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Greens Support MMP, 120 Seats, No Referendum

Greens Support MMP, 120 Seats, No Electoral Referendum

The Green Party is satisfied with the outcome of the Select Committee Inquiry into MMP.

"While there are improvements to MMP we would still like to see, we are pleased on the whole, with both the process and the outcome of the inquiry," said Green Party co-leader Rod Donald. "We strongly support the view of most parties that the MMP electoral system should be retained.

"We are particularly pleased that the Committee as a whole disagreed with petitioner Margaret Robertson's arguments that reducing the number of MPs would improve their behaviour.

"Clearly there is still dissatisfaction with the conduct of some MPs but cutting the number to 99 will not solve that problem and would instead create other difficulties," he said.

In contrast to the 1999 referendum, when 81.5 per cent voted for 99 seats, 89 submitters to the Select Committee supported 120 seats compared to 33 for 99 seats.

"I believe the '99 referendum was more an expression of frustration with the outcome of the '96 election than a considered assessment of the relative merits of 120 seats versus 99.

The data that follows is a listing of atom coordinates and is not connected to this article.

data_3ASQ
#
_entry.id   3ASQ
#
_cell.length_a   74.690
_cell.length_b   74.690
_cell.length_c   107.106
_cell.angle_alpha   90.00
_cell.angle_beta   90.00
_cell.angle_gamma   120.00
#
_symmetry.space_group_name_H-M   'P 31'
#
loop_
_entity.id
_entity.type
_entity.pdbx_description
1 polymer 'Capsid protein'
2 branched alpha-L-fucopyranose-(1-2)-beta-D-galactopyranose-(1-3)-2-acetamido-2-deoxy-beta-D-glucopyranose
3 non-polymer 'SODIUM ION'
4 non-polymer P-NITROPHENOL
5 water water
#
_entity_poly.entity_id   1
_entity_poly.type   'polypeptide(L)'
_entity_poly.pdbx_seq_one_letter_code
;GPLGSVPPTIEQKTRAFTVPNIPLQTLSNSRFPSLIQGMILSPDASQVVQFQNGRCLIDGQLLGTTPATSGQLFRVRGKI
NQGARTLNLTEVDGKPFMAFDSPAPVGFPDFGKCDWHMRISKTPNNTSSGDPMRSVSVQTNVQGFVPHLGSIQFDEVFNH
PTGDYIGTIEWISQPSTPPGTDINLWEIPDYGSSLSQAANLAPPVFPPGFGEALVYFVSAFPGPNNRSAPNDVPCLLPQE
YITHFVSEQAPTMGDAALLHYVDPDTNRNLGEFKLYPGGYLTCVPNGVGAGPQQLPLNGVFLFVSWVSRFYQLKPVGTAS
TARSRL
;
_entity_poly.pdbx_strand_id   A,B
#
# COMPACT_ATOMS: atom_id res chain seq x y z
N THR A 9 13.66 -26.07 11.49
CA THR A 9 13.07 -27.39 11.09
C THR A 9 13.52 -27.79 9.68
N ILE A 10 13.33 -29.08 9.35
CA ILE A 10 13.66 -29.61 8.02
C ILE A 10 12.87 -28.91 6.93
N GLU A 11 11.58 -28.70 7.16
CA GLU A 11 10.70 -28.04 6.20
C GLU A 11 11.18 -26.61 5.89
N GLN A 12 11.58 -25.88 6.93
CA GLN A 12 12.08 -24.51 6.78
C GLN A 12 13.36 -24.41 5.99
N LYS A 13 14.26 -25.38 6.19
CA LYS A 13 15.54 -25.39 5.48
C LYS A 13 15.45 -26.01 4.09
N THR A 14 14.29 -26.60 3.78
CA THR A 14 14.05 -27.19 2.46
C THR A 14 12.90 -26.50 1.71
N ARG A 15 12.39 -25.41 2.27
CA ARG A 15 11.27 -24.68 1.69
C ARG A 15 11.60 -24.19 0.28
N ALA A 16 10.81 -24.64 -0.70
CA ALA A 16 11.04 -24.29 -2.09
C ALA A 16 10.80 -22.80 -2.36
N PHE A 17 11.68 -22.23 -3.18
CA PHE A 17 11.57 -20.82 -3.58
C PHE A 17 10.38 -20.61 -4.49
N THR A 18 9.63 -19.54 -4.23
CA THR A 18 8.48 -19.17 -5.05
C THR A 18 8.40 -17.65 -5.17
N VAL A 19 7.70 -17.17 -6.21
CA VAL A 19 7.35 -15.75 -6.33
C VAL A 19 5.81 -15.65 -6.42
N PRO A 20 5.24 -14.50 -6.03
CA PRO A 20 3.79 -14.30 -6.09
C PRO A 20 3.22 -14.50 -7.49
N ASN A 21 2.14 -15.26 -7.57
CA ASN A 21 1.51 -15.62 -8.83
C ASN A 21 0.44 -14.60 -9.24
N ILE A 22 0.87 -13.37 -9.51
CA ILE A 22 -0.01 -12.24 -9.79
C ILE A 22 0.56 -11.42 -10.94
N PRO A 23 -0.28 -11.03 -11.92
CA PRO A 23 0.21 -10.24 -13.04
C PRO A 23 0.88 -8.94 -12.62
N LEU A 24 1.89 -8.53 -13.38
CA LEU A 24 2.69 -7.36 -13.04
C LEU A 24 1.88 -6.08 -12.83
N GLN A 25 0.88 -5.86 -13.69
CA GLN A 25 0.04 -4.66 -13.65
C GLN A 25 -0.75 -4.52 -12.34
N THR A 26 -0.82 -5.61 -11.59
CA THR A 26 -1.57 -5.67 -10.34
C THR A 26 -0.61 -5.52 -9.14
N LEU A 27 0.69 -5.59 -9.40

"Even the National Party concedes that 120 seats delivers a better parliament through improved representation for Maori, women and ethnic minorities.

"Of greater significance, Act agreed that 'there would be adverse consequences (resulting from cutting 21 MPs) and considered they outweighed the countervailing advantages'.

"I respect ACT's considered support for 120 seats, especially having campaigned for Margaret Robertson's referendum so strenuously before the last election," said Mr Donald.

"On the issue of another referendum, the logical position prevails ie - there should only be one if significant changes to the electoral system are proposed.

"Our unanimous recommendations endorse current features of MMP and the absence of unanimity or near-unanimity reinforces the status quo on other issues.

"Improvements the Greens were unsuccessful in achieving include increasing the electorate boundary tolerance to 10 per cent, reducing the representation threshold to 4 per cent, introducing preferential voting for constituency seats, entrenching the Maori seats and key features of MMP, removing political party representatives from the Representation Commission (boundaries) and the Electoral Commission (broadcasting funding), combining the four existing electoral bodies into one, and modernising state funding of political parties.

"However my biggest disappointments were the refusal of NZ First to take their seat at the committee table and their failure to make a submission," said Mr Donald.

"It makes me really angry that the party and politicians which did more to discredit MMP than anyone or anything shirked their obligation to repair the damage they caused," he said.


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